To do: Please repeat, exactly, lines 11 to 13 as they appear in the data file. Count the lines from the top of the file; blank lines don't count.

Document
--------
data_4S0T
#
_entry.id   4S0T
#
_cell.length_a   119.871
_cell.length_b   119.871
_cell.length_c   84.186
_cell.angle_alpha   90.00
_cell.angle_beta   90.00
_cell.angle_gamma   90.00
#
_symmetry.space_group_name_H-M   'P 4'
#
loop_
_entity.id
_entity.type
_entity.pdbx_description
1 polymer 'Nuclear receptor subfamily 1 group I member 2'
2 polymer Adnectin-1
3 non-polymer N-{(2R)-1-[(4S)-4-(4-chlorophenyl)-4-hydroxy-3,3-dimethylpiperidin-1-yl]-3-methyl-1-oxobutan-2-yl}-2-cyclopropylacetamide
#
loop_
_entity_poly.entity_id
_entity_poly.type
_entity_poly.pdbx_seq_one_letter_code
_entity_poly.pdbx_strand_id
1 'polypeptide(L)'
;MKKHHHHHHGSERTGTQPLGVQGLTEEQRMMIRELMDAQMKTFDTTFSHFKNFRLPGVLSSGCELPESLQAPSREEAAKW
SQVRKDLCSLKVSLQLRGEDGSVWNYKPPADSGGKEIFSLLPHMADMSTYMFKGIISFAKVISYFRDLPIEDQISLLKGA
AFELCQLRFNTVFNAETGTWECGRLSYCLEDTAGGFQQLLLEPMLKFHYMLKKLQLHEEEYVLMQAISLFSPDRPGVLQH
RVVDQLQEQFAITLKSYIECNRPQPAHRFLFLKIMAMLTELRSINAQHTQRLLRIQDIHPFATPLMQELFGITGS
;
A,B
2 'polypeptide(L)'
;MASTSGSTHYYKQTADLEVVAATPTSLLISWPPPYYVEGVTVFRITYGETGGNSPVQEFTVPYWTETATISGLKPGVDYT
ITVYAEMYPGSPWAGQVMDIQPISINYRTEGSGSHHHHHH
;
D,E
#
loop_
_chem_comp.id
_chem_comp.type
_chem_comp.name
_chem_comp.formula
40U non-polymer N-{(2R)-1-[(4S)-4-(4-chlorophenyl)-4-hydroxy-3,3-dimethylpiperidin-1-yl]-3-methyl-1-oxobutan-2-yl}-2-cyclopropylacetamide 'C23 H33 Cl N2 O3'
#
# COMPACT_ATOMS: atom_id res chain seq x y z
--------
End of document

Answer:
#
_symmetry.space_group_name_H-M   'P 4'
#